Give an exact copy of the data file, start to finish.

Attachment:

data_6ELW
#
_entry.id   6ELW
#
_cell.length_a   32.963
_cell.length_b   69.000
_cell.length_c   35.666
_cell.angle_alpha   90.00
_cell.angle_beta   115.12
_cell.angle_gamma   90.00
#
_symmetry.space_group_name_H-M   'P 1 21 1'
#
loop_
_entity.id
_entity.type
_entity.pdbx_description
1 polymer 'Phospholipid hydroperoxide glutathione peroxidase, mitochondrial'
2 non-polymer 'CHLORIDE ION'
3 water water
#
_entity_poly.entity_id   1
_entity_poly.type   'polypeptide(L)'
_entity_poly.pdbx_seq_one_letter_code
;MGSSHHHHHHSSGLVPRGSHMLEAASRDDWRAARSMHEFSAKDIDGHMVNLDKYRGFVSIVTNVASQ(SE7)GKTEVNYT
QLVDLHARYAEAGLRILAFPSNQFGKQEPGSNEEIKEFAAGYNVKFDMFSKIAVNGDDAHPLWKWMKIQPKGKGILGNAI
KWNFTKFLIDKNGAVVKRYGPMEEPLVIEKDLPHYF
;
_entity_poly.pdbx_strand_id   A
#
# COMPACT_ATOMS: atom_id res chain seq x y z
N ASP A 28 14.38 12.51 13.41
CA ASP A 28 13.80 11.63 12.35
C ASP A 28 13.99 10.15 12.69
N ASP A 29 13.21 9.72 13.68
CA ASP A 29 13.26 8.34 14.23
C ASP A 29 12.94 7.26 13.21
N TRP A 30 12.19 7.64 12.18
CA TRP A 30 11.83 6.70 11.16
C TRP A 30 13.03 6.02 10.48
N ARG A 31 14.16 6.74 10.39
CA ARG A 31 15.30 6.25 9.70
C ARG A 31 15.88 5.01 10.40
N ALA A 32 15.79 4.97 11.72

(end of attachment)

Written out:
data_6ELW
#
_entry.id   6ELW
#
_cell.length_a   32.963
_cell.length_b   69.000
_cell.length_c   35.666
_cell.angle_alpha   90.00
_cell.angle_beta   115.12
_cell.angle_gamma   90.00
#
_symmetry.space_group_name_H-M   'P 1 21 1'
#
loop_
_entity.id
_entity.type
_entity.pdbx_description
1 polymer 'Phospholipid hydroperoxide glutathione peroxidase, mitochondrial'
2 non-polymer 'CHLORIDE ION'
3 water water
#
_entity_poly.entity_id   1
_entity_poly.type   'polypeptide(L)'
_entity_poly.pdbx_seq_one_letter_code
;MGSSHHHHHHSSGLVPRGSHMLEAASRDDWRAARSMHEFSAKDIDGHMVNLDKYRGFVSIVTNVASQ(SE7)GKTEVNYT
QLVDLHARYAEAGLRILAFPSNQFGKQEPGSNEEIKEFAAGYNVKFDMFSKIAVNGDDAHPLWKWMKIQPKGKGILGNAI
KWNFTKFLIDKNGAVVKRYGPMEEPLVIEKDLPHYF
;
_entity_poly.pdbx_strand_id   A
#
# COMPACT_ATOMS: atom_id res chain seq x y z
N ASP A 28 14.38 12.51 13.41
CA ASP A 28 13.80 11.63 12.35
C ASP A 28 13.99 10.15 12.69
N ASP A 29 13.21 9.72 13.68
CA ASP A 29 13.26 8.34 14.23
C ASP A 29 12.94 7.26 13.21
N TRP A 30 12.19 7.64 12.18
CA TRP A 30 11.83 6.70 11.16
C TRP A 30 13.03 6.02 10.48
N ARG A 31 14.16 6.74 10.39
CA ARG A 31 15.30 6.25 9.70
C ARG A 31 15.88 5.01 10.40
N ALA A 32 15.79 4.97 11.72